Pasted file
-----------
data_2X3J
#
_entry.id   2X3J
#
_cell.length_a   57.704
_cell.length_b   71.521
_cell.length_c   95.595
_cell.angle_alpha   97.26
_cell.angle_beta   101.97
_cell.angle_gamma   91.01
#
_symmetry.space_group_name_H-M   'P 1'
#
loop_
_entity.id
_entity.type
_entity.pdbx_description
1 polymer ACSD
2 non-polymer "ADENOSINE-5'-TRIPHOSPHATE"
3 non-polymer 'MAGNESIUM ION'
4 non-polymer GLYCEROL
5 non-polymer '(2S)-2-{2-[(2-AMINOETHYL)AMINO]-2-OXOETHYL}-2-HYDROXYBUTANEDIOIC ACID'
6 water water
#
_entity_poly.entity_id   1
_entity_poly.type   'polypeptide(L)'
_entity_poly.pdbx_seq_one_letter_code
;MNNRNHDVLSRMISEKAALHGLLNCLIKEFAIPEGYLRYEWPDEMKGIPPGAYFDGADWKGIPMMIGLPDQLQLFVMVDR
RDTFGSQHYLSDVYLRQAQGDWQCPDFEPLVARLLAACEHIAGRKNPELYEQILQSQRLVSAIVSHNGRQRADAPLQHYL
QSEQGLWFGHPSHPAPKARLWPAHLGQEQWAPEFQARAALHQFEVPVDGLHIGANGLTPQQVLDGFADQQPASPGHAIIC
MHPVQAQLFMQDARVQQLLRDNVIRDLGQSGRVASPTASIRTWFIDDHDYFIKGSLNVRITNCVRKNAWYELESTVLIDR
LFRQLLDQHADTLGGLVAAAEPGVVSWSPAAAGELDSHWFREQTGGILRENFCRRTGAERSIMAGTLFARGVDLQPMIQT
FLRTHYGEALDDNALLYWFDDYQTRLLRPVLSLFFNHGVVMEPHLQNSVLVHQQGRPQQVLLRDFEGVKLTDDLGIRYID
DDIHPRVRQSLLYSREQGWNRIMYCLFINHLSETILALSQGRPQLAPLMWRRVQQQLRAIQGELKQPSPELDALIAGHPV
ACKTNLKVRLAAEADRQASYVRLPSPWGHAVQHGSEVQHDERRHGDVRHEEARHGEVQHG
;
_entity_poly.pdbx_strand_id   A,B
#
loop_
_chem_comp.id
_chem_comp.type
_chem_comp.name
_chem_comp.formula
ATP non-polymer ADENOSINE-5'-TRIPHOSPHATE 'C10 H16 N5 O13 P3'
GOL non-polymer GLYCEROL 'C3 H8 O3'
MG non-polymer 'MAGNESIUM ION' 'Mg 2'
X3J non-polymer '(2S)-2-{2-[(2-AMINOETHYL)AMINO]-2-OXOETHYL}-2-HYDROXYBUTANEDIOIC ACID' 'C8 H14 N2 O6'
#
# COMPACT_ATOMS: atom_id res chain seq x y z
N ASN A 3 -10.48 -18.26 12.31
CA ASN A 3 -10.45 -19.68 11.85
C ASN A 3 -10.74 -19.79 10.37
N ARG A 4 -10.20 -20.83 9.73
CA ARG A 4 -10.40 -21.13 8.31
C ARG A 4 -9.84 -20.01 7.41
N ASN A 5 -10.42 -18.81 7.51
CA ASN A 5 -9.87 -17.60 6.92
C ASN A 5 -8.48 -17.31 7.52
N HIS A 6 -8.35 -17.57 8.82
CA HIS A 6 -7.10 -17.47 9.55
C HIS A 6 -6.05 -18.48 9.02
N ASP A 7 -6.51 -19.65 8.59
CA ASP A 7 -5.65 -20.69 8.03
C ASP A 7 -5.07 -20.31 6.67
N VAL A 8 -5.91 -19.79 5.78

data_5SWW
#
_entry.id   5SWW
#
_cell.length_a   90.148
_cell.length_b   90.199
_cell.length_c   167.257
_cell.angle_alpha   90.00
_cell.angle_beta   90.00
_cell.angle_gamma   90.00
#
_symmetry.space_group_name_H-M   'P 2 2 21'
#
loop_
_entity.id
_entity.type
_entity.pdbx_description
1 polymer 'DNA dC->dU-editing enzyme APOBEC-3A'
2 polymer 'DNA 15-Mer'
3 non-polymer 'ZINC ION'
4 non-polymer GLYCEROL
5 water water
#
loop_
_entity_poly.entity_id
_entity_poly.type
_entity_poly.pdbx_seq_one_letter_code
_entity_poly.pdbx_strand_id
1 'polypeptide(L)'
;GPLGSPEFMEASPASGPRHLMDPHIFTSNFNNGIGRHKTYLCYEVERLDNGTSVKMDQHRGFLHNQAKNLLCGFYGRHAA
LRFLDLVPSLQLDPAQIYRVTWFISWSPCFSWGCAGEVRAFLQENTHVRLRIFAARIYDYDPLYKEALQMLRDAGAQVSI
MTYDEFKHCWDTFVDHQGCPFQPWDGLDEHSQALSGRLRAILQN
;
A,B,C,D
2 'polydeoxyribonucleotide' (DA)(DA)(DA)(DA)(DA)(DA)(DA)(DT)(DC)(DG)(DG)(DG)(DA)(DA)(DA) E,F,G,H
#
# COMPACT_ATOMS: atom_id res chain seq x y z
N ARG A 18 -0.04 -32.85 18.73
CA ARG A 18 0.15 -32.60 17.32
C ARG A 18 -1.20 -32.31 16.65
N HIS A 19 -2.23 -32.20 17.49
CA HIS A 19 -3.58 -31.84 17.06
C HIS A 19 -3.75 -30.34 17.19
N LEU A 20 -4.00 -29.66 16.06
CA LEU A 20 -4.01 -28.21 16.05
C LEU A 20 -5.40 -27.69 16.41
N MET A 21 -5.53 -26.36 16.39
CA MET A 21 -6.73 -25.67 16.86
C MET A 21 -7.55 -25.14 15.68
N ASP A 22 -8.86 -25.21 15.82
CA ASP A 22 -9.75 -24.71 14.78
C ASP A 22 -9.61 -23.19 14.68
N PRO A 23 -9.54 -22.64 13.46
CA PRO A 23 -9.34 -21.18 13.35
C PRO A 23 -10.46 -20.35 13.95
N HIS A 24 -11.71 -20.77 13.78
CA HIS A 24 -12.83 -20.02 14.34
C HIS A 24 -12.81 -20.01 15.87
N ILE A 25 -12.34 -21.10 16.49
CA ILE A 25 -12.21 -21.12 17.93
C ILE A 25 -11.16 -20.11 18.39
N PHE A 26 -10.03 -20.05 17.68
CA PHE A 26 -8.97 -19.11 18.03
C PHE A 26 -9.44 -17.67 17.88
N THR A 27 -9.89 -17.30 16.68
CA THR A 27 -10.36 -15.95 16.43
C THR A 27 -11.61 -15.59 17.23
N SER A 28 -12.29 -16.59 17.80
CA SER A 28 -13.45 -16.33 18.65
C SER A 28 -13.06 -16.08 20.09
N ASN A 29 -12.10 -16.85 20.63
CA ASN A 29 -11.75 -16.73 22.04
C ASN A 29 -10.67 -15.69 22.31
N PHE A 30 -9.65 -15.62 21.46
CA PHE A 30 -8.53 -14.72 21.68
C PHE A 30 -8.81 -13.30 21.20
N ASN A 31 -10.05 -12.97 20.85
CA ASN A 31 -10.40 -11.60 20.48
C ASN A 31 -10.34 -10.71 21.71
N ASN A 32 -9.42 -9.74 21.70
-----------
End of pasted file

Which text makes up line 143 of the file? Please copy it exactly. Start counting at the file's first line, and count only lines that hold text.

CA ASN A 31 -10.40 -11.60 20.48